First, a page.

Legends' Mier battling 'growing pains'

But in last month, shortstop finds his old self at the plate

mmaloney@herald-leader.comJuly 14, 2010 

  • Wednesday

    Hickory Crawdads at Legends

    When: 7:05 p.m. TV: WZLEX-18.2

    Pitchers: Crawdads, Thompson (6-6); Legends, Minaya (3-8)

    Radio: WLXG-AM 1300

For 21/2 months of this season, Jiovanni Mier spun his wheels, an all-too-familiar routine for No. 1 draft picks in Lexington.

Of the Houston Astros' seven first-rounders since 2000, Mier is the fifth to play here.

Through 60 games (June 17), Mier, a 6-foot-2, 175-pound shortstop, was hitting .199 with 28 RBI.

His first-round predecessors in Lexington had struggles, too, marked by injury (Robert Stiehl, the 2000 pick), depression (Derick Grigsby, 2002) and illness (Max Sapp, 2006). Brian Bogusevic (2005), a pitcher here, now is trying to stick as an outfielder.

Since June 17, Mier has found some traction, going 22-for-76 (.289) with 11 RBI. Overall, his average is at .222 and moving up.

"I just kind of relaxed," Mier said. "Kind of just got back to the way I used to play and got back to my old self."

Mier said he put pressure on himself to do well, but he denies he felt heat because of his lofty draft status.

Manager Rodney Linares helped by dropping down Mier in the lineup — from the No. 2 spot to No. 7.

"He was thinking way too much when he was hitting second," Linares said. "He didn't show that he was able to see a lot of pitches early, and he was getting behind in the count early. And he wasn't producing.

"We talked and, as a consensus, we agreed on dropping him down, and you see the results. He's driving the ball. He's getting his hits."

Mier is beginning to show why the Astros plucked him out of Bonita High in California last year. He was the first high school shortstop taken in the draft, 21st overall, and he signed for $1.358 million at age 18.

Mier broke into pro ball last summer with the Greene ville Astros (Tenn.). Under Linares, he hit .276 with seven homers and 32 RBI over 51 games. Baseball America tabbed him Player of the Year, Rookie League All-Star and Best Defensive Player in the Appalachian League. Coming into this year, he was tabbed No. 2 among Astros prospects.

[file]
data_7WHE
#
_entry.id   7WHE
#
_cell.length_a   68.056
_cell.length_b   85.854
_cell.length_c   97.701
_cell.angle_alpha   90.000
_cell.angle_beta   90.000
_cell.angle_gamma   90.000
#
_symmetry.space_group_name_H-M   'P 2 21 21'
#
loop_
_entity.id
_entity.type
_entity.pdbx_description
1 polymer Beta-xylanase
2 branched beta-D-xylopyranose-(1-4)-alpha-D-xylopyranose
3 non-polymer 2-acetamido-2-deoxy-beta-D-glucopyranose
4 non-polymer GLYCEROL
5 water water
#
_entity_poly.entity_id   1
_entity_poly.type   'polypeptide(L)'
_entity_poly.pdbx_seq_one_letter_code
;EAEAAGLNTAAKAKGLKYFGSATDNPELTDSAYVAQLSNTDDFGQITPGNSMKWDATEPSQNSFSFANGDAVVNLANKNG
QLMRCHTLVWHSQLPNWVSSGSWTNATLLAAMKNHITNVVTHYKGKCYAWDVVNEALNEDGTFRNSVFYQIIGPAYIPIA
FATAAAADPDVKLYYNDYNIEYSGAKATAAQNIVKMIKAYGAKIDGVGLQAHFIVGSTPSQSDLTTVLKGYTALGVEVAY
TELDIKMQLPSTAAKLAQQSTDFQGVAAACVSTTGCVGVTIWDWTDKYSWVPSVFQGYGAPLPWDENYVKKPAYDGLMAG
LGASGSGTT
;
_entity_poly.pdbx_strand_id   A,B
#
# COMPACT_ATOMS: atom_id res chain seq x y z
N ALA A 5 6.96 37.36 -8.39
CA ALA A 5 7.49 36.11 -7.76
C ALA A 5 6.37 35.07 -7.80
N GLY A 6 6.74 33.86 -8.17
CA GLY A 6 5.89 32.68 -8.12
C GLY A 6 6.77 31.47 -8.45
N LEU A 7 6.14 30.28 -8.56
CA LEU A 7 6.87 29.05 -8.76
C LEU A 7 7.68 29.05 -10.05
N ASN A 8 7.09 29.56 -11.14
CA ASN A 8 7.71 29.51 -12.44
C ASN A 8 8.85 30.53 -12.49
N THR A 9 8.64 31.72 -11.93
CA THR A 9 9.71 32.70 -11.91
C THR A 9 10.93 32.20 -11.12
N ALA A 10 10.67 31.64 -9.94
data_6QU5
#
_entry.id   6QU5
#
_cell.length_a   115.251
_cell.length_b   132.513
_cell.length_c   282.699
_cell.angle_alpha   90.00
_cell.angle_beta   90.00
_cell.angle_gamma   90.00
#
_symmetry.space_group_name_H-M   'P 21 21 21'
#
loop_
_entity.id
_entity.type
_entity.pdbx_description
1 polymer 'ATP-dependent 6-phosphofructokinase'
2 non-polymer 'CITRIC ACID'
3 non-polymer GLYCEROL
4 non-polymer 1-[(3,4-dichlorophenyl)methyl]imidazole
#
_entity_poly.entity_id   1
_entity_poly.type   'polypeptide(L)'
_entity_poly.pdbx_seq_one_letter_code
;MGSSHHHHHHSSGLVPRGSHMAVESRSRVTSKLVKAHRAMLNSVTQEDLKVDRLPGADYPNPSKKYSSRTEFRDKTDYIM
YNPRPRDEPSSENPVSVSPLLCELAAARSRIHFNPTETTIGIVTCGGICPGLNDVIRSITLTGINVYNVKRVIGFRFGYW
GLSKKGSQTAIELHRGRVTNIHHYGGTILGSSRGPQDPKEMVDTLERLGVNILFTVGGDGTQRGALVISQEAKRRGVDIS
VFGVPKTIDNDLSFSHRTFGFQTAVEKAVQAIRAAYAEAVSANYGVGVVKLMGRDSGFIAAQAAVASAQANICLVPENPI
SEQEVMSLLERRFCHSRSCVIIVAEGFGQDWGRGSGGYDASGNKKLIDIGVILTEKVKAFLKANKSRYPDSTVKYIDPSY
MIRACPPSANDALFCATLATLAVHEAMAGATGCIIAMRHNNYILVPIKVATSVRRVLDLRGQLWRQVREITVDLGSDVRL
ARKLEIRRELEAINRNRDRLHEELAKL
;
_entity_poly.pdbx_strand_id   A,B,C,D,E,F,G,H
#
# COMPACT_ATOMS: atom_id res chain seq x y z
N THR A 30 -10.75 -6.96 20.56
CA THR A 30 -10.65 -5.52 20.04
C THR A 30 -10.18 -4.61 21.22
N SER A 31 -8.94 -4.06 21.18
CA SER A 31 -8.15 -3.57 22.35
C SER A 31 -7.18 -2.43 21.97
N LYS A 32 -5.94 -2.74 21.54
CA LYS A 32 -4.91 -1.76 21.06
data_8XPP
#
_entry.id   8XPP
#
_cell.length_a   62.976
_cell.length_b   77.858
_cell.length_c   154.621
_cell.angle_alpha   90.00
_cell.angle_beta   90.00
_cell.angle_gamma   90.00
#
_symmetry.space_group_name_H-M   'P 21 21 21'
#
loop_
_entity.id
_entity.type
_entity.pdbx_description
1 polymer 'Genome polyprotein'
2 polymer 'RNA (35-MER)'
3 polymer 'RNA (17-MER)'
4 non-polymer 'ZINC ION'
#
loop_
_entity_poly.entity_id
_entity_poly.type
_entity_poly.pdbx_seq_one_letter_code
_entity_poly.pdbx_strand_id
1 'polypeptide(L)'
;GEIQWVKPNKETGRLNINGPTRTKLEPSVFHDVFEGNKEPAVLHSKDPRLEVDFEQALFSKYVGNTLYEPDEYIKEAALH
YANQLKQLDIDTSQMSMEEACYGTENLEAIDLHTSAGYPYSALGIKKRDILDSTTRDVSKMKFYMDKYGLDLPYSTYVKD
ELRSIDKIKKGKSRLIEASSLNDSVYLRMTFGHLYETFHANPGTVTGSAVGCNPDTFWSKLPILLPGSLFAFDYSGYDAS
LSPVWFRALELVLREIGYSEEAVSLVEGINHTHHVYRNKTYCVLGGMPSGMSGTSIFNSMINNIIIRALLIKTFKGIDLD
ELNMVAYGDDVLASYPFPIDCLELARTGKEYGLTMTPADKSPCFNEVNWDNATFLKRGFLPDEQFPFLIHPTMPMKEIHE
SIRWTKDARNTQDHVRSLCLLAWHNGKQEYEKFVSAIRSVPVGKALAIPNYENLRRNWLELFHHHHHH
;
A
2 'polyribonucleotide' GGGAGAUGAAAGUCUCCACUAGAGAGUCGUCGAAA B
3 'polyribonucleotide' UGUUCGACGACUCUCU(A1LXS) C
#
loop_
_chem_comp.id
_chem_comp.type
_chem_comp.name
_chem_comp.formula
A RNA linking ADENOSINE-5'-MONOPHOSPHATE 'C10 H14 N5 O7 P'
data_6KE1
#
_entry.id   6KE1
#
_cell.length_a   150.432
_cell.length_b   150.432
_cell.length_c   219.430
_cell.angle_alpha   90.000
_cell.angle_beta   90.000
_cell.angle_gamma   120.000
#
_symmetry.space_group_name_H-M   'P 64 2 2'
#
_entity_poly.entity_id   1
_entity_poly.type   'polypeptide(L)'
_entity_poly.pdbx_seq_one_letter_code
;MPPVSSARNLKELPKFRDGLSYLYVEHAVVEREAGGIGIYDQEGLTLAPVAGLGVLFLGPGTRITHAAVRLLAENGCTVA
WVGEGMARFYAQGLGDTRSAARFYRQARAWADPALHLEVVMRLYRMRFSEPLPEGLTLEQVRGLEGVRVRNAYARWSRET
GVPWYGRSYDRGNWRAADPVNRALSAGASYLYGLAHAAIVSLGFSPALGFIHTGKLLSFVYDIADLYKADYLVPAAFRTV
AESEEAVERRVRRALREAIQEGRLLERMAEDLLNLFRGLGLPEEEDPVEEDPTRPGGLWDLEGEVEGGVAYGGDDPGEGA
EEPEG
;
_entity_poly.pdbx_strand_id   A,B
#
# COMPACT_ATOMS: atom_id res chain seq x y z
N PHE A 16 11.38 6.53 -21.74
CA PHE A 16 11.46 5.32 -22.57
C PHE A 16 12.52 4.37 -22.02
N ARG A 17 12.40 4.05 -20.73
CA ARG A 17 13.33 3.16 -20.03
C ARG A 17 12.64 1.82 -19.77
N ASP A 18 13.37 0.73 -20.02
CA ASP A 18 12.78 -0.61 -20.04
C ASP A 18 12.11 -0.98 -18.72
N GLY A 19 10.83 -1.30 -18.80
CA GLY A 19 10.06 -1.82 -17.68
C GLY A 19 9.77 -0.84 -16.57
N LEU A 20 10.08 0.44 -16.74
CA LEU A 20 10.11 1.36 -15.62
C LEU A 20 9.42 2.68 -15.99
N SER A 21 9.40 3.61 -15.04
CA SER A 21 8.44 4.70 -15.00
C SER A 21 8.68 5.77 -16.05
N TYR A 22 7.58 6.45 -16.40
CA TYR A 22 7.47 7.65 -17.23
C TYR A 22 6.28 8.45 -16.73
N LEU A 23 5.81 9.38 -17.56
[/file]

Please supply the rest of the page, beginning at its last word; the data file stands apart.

As he struggled early, Mier relied on his defense.

He kept his spirits up by reminding himself that the season is a marathon, twice as long as last season.

He tried mixing things up at the plate, collaborating with hitting coach Stubby Clapp.

"I was changing everything up," Mier said. "But me and Stubby here found something that works, and we're continuing to stick with it and just keep trusting myself."

Mier finally connected for his first homer of the season on the Fourth of July, a three-run shot that led the Legends to a 6-5 come-from-behind victory over Augusta.

Being homerless "was eating me alive," Mier said. "But it felt good, mainly just because it put us up ahead."

As for his name — "Jiovanni" rather than the more common "Giovanni" — Mier said, "My mom wanted to switch it up. ... I've got an Italian name with a German last name, and I'm Mexican, so it's a whole big old mix-up."

Mier's parents, Fausto and Laticia, emigrated from Mexico when they were both very young, said Jiovanni, who was born in Pomona, Calif.

Jiovanni and his brothers Jessie and Robert grew up bilingual. Jessie, a 12th-round draft pick in 2007, is a catcher with the Dodgers' Class Double-A affiliate in Chattanooga, Tenn. Robert works in Arizona.

In tribute to the bond among brothers, Jiovanni has a tattoo on the right side of his torso that combines their names — Hu Je Ji — as well as "3" for three brothers, and "faith" for his Christian beliefs. "Je" and "Ji" are for Jessie and Jiovanni. "Hu" is for Robert's nickname.

"The 'Hu' is for Hueto, which basically means 'light-skinned Mexican' in Spanish," Jiovanni said, "because my brother's real light-skinned."

Each at-bat, Jiovanni pats his tattoo "for my brothers and for the good Lord."

Of late, it's all been working for Mier.

"He's as good as advertised," Linares said. "I said it at the beginning of the year — he's a pretty special player. He's just going through growing pains. At 19 years old, playing 'A' ball for the first time, just finding out what his swing is. I didn't expect him to struggle as bad as he did in the beginning but, to his credit, he just works on it, and his defense hasn't slowed down."

■ Legends outfielder J.D. Martinez was named South Atlantic League Player of the Week Monday. Martinez batted .500 (10-for-20) with four homers, two doubles, eight RBI and seven runs scored last week.

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